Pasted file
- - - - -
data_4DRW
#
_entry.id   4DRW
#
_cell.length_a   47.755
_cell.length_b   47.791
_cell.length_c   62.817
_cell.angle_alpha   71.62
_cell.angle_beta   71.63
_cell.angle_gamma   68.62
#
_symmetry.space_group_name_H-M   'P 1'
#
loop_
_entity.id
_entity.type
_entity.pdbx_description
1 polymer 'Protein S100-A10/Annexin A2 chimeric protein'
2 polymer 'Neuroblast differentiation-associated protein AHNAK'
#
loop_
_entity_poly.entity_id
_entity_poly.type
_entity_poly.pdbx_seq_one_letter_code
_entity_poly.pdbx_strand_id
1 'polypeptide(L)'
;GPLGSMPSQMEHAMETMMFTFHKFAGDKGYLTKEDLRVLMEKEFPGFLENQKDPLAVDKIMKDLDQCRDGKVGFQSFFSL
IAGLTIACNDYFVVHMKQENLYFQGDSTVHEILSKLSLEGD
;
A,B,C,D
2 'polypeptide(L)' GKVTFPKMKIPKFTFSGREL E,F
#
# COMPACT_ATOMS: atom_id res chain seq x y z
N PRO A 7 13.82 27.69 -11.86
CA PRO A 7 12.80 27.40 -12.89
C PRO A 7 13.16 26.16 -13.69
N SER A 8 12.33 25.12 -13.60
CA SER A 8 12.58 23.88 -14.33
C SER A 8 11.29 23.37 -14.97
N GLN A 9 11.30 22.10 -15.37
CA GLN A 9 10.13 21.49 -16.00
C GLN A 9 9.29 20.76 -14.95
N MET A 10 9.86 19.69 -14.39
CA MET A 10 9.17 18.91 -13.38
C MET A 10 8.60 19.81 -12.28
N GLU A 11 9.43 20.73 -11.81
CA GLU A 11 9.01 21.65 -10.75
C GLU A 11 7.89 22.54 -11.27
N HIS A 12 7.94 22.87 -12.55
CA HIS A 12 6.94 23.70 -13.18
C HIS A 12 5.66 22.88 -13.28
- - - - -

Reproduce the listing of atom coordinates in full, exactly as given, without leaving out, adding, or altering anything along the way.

data_4DRW
#
_entry.id   4DRW
#
_cell.length_a   47.755
_cell.length_b   47.791
_cell.length_c   62.817
_cell.angle_alpha   71.62
_cell.angle_beta   71.63
_cell.angle_gamma   68.62
#
_symmetry.space_group_name_H-M   'P 1'
#
loop_
_entity.id
_entity.type
_entity.pdbx_description
1 polymer 'Protein S100-A10/Annexin A2 chimeric protein'
2 polymer 'Neuroblast differentiation-associated protein AHNAK'
#
loop_
_entity_poly.entity_id
_entity_poly.type
_entity_poly.pdbx_seq_one_letter_code
_entity_poly.pdbx_strand_id
1 'polypeptide(L)'
;GPLGSMPSQMEHAMETMMFTFHKFAGDKGYLTKEDLRVLMEKEFPGFLENQKDPLAVDKIMKDLDQCRDGKVGFQSFFSL
IAGLTIACNDYFVVHMKQENLYFQGDSTVHEILSKLSLEGD
;
A,B,C,D
2 'polypeptide(L)' GKVTFPKMKIPKFTFSGREL E,F
#
# COMPACT_ATOMS: atom_id res chain seq x y z
N PRO A 7 13.82 27.69 -11.86
CA PRO A 7 12.80 27.40 -12.89
C PRO A 7 13.16 26.16 -13.69
N SER A 8 12.33 25.12 -13.60
CA SER A 8 12.58 23.88 -14.33
C SER A 8 11.29 23.37 -14.97
N GLN A 9 11.30 22.10 -15.37
CA GLN A 9 10.13 21.49 -16.00
C GLN A 9 9.29 20.76 -14.95
N MET A 10 9.86 19.69 -14.39
CA MET A 10 9.17 18.91 -13.38
C MET A 10 8.60 19.81 -12.28
N GLU A 11 9.43 20.73 -11.81
CA GLU A 11 9.01 21.65 -10.75
C GLU A 11 7.89 22.54 -11.27
N HIS A 12 7.94 22.87 -12.55
CA HIS A 12 6.94 23.70 -13.18
C HIS A 12 5.66 22.88 -13.28